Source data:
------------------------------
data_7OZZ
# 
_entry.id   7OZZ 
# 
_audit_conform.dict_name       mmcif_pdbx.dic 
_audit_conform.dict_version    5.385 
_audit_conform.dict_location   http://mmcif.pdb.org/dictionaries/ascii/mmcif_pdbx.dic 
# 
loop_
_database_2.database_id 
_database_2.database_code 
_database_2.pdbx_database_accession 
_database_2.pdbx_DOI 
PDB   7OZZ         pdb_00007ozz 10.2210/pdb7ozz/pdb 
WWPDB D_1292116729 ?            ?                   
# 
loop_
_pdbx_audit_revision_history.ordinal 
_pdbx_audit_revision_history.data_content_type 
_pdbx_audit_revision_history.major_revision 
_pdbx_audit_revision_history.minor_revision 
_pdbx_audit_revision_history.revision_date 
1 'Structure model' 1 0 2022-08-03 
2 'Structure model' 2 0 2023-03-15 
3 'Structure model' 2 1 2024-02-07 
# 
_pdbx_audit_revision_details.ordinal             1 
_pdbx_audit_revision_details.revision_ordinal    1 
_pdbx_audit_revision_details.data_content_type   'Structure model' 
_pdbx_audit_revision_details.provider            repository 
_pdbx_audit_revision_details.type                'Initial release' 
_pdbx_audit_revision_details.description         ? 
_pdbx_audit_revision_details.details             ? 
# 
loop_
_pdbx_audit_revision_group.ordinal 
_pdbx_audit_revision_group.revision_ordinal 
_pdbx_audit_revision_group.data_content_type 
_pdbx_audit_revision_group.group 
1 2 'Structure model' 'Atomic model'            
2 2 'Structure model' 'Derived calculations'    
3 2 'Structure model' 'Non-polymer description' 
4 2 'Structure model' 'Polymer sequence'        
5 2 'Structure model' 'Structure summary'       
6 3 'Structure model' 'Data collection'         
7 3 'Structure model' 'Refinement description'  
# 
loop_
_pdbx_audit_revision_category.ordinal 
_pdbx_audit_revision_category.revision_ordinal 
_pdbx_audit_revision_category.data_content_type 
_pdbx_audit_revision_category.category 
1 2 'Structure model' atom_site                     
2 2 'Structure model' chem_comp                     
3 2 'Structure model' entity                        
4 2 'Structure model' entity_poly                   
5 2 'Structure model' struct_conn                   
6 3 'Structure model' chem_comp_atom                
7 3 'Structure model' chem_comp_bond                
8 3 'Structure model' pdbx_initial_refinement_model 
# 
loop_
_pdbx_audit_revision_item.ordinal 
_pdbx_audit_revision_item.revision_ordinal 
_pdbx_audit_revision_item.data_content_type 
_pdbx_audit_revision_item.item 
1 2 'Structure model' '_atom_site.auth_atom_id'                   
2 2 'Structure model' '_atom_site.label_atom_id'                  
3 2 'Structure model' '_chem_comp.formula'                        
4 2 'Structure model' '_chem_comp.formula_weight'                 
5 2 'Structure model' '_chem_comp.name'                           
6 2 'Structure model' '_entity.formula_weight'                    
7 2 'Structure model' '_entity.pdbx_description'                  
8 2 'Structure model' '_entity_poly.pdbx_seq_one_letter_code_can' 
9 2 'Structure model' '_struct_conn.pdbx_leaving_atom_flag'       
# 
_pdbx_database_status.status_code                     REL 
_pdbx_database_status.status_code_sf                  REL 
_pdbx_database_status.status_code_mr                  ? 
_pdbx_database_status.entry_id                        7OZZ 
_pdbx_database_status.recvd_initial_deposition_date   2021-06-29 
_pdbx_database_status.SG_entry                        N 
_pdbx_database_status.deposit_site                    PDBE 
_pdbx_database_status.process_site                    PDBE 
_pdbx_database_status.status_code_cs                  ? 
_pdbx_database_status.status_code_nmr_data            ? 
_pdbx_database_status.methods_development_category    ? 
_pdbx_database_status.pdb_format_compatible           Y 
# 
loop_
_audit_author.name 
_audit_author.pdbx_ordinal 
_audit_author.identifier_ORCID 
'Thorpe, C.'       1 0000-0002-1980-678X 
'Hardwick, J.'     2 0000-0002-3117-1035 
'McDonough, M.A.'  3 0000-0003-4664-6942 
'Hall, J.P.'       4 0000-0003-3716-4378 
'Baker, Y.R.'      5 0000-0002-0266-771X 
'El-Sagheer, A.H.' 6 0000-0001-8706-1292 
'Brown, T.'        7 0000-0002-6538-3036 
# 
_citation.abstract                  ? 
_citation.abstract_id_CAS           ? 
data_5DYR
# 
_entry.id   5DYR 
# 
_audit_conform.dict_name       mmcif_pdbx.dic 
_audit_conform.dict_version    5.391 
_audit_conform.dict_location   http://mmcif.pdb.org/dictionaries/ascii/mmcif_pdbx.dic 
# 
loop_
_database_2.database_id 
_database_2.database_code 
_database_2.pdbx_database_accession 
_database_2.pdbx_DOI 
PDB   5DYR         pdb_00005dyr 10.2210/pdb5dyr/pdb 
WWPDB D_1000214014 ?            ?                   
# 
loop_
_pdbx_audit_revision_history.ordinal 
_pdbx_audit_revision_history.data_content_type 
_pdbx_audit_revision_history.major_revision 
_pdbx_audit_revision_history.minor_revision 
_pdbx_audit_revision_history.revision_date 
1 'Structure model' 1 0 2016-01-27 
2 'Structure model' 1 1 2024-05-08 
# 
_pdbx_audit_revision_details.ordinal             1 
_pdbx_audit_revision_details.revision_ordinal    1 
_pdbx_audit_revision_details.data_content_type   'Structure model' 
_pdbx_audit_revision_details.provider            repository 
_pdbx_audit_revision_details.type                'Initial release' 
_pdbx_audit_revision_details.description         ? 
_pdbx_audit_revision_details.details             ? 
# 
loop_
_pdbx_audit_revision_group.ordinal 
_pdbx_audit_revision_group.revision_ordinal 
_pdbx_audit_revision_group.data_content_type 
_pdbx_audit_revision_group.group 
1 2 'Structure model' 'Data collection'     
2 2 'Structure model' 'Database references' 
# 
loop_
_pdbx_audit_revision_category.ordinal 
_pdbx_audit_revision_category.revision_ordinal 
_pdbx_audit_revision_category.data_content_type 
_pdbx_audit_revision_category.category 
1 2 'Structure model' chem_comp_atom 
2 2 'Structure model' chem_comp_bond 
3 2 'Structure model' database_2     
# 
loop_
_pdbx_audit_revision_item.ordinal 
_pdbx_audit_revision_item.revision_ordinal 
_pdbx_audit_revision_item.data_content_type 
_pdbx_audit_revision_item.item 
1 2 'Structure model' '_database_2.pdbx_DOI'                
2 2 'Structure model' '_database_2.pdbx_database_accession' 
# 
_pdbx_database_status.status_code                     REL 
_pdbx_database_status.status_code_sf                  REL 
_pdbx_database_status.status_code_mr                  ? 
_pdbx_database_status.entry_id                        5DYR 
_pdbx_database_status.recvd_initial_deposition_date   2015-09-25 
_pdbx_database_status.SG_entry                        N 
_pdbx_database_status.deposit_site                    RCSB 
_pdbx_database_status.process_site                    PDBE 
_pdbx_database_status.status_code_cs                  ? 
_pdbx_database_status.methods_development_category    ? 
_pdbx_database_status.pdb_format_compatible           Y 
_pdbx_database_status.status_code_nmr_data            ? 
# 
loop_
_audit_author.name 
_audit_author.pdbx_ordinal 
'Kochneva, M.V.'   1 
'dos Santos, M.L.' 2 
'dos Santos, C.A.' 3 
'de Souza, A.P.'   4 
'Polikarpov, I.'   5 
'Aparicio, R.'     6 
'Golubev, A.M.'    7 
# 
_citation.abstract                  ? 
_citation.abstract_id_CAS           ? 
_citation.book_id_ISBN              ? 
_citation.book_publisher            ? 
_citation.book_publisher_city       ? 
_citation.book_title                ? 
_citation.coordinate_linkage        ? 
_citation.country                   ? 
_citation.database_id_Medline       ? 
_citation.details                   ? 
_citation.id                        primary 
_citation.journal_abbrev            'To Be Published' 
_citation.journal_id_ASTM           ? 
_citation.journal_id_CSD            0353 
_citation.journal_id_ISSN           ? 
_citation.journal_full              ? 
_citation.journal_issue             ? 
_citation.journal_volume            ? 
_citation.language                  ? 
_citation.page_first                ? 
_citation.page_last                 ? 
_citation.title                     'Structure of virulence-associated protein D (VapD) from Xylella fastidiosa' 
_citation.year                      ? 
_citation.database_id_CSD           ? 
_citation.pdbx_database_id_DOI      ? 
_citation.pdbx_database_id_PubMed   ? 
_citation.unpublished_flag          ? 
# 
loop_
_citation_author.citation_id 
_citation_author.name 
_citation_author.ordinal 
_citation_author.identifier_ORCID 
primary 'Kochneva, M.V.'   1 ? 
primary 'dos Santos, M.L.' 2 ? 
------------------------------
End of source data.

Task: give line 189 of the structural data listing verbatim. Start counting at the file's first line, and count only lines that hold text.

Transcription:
_citation.book_publisher            ? 